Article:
As many of you will know, Haskell is a non-strict language, with non-strictness implemented via the more familiar laziness. Laziness has come to define Haskell, and here I would like give an expansive view of why.
If you have followed the Haskell community much, you may have heard the phrase "programmable semicolon" in relation to monads. Of course, it is not obvious what is meant by such a thing, so I figured I'd write a short explanation for those already familiar with monads.
This was inspired by Gabriel Gonzalez's post, so you may wish to read that first.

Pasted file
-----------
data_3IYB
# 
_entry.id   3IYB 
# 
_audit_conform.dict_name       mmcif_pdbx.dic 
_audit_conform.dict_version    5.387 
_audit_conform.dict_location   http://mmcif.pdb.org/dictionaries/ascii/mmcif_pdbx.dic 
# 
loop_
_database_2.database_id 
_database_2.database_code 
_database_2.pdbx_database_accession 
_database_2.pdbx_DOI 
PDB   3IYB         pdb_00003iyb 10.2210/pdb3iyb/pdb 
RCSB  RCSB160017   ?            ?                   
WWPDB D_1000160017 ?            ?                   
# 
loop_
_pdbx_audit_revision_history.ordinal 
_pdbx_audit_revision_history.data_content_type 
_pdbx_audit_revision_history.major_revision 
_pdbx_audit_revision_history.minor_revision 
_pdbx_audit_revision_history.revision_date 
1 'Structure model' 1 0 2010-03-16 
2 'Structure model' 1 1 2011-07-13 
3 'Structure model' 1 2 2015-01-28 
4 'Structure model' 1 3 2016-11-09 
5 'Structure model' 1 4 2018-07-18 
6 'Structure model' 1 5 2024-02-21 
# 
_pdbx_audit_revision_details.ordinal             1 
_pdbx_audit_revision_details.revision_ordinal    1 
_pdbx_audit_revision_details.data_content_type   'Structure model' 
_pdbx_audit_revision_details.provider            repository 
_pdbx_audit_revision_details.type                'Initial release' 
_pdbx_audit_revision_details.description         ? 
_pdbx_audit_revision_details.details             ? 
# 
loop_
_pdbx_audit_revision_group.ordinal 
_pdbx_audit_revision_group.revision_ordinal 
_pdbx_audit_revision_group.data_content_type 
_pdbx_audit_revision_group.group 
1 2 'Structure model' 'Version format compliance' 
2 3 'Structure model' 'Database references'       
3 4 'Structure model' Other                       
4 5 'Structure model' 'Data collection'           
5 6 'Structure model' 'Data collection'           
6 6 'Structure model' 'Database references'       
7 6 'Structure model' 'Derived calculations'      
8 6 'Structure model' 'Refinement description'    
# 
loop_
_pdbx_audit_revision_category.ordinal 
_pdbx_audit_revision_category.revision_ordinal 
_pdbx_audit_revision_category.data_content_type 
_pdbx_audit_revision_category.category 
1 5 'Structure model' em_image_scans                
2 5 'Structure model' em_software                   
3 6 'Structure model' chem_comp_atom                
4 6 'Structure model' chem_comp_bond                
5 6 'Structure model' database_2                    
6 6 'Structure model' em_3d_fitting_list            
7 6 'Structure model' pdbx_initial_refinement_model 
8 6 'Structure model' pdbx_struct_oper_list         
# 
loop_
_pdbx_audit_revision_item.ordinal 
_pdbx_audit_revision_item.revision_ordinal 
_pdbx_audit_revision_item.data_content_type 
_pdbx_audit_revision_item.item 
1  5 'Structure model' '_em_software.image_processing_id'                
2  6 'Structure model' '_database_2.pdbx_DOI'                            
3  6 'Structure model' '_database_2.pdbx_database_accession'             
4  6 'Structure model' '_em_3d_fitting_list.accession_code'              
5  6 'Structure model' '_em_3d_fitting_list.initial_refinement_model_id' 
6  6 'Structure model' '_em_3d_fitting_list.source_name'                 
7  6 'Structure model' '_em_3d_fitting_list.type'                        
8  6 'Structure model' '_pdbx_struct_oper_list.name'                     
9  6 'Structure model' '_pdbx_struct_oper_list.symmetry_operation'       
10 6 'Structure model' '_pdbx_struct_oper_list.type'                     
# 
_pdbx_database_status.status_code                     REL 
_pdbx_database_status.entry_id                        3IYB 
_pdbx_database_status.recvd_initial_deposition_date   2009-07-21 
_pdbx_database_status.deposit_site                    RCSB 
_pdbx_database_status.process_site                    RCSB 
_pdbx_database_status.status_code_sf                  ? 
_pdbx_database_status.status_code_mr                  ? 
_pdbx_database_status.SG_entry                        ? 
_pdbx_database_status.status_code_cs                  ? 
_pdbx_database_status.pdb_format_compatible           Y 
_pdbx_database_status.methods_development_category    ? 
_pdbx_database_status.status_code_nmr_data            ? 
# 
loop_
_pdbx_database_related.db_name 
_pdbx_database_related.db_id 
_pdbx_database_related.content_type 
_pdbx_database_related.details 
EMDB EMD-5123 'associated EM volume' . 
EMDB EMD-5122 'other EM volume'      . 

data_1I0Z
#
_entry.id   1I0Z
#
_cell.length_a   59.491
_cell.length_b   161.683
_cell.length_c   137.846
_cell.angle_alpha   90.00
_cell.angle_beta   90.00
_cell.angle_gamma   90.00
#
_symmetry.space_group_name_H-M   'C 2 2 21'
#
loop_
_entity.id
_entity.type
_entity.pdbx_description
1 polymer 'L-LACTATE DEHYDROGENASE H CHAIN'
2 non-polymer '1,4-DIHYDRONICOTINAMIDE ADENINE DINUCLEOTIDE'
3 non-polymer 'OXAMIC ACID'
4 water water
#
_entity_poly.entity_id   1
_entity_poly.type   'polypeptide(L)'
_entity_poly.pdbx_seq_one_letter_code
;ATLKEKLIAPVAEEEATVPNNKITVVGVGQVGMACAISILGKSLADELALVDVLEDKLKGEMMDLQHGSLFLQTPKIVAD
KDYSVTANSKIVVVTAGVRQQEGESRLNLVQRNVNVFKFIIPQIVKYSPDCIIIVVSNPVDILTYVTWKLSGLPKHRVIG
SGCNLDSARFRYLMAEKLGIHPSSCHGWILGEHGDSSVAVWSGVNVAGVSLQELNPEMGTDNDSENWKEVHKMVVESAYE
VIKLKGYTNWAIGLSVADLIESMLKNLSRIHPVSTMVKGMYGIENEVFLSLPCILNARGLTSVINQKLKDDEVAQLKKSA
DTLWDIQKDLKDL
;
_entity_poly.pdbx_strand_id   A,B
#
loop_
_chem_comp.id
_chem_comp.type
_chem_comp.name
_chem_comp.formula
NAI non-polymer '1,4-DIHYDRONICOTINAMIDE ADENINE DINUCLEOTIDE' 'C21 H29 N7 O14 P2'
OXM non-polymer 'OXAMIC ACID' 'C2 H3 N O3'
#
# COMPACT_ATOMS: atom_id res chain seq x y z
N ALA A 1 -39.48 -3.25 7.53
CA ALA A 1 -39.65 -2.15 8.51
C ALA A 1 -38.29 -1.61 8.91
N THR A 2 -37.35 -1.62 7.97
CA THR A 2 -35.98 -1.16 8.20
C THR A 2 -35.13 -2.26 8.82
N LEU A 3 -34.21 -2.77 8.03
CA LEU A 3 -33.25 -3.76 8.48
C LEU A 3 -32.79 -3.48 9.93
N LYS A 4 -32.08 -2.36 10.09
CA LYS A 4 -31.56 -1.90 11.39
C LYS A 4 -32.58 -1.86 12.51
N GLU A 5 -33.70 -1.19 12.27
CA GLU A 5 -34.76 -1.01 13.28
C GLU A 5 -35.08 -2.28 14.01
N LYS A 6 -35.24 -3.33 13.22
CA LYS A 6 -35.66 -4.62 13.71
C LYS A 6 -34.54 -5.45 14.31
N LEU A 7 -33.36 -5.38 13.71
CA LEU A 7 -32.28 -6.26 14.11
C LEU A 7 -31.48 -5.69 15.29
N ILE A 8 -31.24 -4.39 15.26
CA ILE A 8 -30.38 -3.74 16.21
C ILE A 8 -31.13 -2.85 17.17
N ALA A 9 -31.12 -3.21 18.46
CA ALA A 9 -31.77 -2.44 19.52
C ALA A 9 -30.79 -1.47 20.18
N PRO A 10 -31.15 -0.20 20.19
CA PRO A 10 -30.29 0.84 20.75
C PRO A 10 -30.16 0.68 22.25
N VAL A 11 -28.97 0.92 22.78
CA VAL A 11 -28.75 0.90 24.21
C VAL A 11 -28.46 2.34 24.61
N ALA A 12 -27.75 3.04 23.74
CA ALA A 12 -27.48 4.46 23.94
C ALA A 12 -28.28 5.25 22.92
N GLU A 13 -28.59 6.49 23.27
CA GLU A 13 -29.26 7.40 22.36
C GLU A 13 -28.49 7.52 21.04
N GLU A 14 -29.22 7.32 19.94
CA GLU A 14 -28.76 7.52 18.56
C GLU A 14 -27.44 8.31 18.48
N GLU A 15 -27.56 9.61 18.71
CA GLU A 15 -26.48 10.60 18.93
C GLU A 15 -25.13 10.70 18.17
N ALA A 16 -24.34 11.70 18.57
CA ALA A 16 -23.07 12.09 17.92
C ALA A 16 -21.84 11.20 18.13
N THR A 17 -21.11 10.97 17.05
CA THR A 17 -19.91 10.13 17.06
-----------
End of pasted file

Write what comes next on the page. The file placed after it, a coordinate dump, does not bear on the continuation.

This tutorial will give you an opinionated introduction to using Haskell on the frontend for web. To benefit, you must:
I recently wrote tomlcheck, which, as the name implies, is a syntax checker for TOML files. Since I'd read a call-to-arms regarding the lack of concrete success stories in Haskell a few months ago, I figured I'd contribute one of mine.next